Google searches for ‘panic attack’ hit all-time high during coronavirus
Searches relating to panic and anxiety attacks surged to an all-time high between mid-March and mid-May: up to 52 percent. Though not surprising, it could encourage search engines to prioritise resources for those seeking help.
As the coronavirus pandemic began its infiltration of the United States, Google reported an all-time high of ‘panic attack’ and ‘anxiety attack’ searches.
In a new study from the University of California San Diego, researchers analysed how often these phrases were searched for between January 2004 and May 2020.
After considering population growth and increase in internet usage over the past 20 years, the data indicated searches relating to panic and anxiety attacks surged to an all-time high between mid-March and mid-May: up to 52 percent.
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This was at a time when social distancing guidelines were introduced in the US, and concerns seemed to be due to “anxiety about the disease and its societal fallout.”
The study notes internet searches have returned to typical levels “perhaps because Americans have become more resilient to the societal fallout from COVID-19 or because they had already received whatever benefit they could from searching the internet.”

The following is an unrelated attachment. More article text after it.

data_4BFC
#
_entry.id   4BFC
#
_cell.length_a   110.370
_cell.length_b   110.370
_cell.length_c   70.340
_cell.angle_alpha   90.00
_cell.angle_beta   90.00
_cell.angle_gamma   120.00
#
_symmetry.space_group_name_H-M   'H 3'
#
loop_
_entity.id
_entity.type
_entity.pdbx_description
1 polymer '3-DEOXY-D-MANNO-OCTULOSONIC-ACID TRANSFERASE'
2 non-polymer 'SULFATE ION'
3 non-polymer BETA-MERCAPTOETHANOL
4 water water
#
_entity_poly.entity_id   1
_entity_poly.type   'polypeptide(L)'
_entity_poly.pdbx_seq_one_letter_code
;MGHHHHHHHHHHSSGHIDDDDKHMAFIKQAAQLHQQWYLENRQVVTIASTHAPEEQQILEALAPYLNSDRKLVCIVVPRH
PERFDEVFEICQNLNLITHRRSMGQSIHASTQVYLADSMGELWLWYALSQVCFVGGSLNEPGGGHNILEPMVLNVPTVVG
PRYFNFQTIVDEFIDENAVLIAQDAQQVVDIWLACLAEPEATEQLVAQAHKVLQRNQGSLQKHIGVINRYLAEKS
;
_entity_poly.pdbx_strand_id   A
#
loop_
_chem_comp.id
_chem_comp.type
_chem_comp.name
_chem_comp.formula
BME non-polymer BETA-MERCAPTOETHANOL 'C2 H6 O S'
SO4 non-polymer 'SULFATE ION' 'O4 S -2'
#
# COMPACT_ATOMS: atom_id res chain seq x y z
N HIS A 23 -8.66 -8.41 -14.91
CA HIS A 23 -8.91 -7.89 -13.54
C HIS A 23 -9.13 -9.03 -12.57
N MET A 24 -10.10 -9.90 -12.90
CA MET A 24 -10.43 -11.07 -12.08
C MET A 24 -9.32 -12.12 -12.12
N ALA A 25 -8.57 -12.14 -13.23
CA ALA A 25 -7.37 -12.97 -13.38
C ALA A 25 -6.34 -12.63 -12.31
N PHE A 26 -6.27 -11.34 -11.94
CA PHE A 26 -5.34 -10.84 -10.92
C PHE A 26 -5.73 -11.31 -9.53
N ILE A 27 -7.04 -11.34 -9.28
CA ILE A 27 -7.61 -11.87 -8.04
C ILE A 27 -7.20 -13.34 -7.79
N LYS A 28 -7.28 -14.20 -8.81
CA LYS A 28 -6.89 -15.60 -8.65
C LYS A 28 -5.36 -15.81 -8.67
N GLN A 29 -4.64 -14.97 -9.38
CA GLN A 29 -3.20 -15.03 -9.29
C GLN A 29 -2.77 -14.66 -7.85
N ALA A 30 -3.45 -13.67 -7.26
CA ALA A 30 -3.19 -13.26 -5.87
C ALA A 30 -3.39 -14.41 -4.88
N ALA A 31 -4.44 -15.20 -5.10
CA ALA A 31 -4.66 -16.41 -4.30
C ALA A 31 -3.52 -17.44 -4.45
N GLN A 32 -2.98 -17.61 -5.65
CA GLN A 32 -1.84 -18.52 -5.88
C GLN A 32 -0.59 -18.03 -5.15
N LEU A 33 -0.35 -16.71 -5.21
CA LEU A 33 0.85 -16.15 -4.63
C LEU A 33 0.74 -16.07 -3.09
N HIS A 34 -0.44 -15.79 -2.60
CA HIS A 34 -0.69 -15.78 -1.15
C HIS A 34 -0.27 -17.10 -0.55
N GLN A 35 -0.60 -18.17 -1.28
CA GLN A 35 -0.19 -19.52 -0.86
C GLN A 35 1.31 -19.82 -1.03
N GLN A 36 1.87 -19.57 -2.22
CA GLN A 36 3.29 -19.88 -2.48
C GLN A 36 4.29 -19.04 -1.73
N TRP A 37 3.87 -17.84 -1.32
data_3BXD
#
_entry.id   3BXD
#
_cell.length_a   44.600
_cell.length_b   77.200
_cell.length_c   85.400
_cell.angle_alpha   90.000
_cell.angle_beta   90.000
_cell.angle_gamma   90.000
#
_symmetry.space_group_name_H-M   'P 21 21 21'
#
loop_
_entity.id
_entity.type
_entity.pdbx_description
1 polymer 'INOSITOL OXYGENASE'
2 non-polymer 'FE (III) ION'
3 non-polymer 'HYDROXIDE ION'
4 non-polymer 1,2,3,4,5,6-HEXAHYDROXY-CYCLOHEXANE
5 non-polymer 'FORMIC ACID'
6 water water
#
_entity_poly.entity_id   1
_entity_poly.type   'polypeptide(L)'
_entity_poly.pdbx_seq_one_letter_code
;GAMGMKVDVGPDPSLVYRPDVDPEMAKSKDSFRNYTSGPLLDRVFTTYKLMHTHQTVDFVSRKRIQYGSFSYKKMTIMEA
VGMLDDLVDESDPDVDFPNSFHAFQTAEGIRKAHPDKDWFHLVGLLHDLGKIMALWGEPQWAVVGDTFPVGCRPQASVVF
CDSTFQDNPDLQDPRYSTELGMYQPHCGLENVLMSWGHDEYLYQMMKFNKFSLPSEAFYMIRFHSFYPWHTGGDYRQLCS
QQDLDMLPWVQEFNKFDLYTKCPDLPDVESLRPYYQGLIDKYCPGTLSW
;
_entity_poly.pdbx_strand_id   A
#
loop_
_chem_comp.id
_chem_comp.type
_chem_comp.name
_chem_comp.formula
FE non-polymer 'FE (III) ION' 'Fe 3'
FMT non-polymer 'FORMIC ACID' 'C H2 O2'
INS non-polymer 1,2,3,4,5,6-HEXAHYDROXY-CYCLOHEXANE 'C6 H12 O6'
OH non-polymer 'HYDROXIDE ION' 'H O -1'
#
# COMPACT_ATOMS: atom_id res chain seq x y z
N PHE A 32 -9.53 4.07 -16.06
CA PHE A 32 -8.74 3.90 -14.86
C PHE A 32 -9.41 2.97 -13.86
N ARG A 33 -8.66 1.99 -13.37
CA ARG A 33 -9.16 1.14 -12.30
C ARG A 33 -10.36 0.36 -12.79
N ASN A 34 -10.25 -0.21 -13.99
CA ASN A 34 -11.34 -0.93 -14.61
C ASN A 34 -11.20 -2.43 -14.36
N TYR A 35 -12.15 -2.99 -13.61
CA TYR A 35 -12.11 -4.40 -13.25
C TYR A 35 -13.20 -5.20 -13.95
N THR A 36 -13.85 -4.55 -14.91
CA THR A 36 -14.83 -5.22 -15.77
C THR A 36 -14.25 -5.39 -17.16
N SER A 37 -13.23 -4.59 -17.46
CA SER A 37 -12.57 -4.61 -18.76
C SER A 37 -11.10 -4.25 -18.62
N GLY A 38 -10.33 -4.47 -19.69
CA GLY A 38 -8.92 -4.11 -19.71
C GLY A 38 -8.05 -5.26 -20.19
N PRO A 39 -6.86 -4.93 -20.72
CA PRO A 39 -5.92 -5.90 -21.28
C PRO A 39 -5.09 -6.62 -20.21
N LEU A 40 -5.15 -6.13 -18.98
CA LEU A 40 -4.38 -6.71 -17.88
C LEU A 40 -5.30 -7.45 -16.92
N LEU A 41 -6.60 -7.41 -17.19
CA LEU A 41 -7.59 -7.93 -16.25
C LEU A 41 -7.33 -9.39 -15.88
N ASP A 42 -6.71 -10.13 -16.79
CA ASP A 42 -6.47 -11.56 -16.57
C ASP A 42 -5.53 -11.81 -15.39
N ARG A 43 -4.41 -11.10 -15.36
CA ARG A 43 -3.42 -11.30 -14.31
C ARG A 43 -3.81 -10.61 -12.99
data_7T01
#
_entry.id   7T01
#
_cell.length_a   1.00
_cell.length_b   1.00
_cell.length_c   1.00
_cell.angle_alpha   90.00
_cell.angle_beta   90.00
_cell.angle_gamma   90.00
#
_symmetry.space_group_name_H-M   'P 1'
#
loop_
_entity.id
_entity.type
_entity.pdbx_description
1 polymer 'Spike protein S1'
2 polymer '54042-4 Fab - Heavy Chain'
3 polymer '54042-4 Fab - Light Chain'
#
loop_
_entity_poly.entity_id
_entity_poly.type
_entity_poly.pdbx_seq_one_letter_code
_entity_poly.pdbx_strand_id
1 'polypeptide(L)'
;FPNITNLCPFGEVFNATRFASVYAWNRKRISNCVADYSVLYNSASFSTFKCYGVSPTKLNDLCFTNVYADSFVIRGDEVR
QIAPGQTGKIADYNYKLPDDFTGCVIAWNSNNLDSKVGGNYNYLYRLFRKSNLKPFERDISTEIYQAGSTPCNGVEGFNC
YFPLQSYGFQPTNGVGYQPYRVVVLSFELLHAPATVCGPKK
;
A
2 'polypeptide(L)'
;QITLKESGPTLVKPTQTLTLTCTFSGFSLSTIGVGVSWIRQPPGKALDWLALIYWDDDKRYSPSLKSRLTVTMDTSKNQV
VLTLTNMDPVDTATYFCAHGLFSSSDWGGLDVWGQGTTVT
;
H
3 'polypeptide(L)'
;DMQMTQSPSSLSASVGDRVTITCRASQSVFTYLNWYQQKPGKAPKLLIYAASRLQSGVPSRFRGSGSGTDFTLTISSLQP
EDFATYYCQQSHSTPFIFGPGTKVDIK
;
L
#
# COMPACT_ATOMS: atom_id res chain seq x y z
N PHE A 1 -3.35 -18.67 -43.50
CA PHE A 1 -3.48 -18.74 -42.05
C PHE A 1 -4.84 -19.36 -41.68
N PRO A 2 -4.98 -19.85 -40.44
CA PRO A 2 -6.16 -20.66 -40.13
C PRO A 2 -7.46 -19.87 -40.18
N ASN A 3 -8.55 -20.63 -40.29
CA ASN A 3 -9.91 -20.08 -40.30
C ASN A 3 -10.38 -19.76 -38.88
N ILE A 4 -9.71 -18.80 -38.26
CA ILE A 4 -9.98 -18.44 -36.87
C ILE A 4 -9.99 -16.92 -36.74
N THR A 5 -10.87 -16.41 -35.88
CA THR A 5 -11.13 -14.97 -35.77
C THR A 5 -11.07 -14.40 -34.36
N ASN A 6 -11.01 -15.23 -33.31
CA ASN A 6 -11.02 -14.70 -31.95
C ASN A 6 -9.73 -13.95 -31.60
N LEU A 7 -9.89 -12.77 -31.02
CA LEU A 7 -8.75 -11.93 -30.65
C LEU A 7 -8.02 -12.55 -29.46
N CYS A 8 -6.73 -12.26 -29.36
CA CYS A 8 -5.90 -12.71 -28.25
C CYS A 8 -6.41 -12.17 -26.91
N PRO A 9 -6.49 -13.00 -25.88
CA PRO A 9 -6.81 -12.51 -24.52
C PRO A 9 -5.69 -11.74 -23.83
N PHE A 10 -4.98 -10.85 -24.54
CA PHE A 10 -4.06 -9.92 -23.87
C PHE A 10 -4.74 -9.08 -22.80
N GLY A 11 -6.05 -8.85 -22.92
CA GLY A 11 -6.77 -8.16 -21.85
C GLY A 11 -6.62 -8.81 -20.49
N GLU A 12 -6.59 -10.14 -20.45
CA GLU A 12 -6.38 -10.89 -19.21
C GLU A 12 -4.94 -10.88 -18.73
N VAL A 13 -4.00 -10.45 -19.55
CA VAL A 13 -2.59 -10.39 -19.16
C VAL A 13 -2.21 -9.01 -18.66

It also notes that while it cannot confirm any search was specifically linked to a panic or anxiety event, “it provides evidence of the collateral psychological effects stemming from COVID-19.”
Researchers hope this sort of data will alert search engines to prioritising resources for people in search of support at times of crises.
What does a panic attack feel like?
Many people will experience one to two panic attacks in their lifetime and they can come on suddenly without much warning.
Though not life-threatening themselves, they can be scary and affect your quality of life if they become frequent.
Here are the most common symptoms:
- Sudden, impending sense of danger or doom.
- Rapid heart rate/pounding sensation in chest.
- Shaking or trembling.
- Feeling of loss of control.
- Shortness of breath or tightness in throat.